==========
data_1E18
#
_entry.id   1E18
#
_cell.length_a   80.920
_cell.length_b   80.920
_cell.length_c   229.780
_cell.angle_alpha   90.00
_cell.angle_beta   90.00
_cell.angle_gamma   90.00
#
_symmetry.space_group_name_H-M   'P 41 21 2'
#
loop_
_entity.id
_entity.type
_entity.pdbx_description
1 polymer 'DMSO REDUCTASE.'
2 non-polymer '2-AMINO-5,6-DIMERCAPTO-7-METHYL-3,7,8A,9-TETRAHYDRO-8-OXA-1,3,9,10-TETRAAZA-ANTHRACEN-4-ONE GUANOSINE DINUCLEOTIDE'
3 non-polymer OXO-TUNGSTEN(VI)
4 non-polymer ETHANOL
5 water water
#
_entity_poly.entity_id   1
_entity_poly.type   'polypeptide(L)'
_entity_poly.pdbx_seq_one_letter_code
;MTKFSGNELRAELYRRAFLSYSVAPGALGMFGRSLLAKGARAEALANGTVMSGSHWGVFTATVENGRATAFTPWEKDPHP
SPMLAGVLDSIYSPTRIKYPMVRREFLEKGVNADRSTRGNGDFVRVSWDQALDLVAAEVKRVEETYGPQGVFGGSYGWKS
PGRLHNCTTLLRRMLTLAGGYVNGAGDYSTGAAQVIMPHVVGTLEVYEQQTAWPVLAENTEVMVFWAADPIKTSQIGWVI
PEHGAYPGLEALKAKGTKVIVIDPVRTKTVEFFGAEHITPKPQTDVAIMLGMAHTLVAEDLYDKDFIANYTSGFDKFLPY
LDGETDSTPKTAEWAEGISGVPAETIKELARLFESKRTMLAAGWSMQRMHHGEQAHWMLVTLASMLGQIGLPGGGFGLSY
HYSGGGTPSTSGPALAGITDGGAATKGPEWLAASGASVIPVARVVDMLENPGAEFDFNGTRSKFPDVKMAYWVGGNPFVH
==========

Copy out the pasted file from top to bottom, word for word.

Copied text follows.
data_1E18
#
_entry.id   1E18
#
_cell.length_a   80.920
_cell.length_b   80.920
_cell.length_c   229.780
_cell.angle_alpha   90.00
_cell.angle_beta   90.00
_cell.angle_gamma   90.00
#
_symmetry.space_group_name_H-M   'P 41 21 2'
#
loop_
_entity.id
_entity.type
_entity.pdbx_description
1 polymer 'DMSO REDUCTASE.'
2 non-polymer '2-AMINO-5,6-DIMERCAPTO-7-METHYL-3,7,8A,9-TETRAHYDRO-8-OXA-1,3,9,10-TETRAAZA-ANTHRACEN-4-ONE GUANOSINE DINUCLEOTIDE'
3 non-polymer OXO-TUNGSTEN(VI)
4 non-polymer ETHANOL
5 water water
#
_entity_poly.entity_id   1
_entity_poly.type   'polypeptide(L)'
_entity_poly.pdbx_seq_one_letter_code
;MTKFSGNELRAELYRRAFLSYSVAPGALGMFGRSLLAKGARAEALANGTVMSGSHWGVFTATVENGRATAFTPWEKDPHP
SPMLAGVLDSIYSPTRIKYPMVRREFLEKGVNADRSTRGNGDFVRVSWDQALDLVAAEVKRVEETYGPQGVFGGSYGWKS
PGRLHNCTTLLRRMLTLAGGYVNGAGDYSTGAAQVIMPHVVGTLEVYEQQTAWPVLAENTEVMVFWAADPIKTSQIGWVI
PEHGAYPGLEALKAKGTKVIVIDPVRTKTVEFFGAEHITPKPQTDVAIMLGMAHTLVAEDLYDKDFIANYTSGFDKFLPY
LDGETDSTPKTAEWAEGISGVPAETIKELARLFESKRTMLAAGWSMQRMHHGEQAHWMLVTLASMLGQIGLPGGGFGLSY
HYSGGGTPSTSGPALAGITDGGAATKGPEWLAASGASVIPVARVVDMLENPGAEFDFNGTRSKFPDVKMAYWVGGNPFVH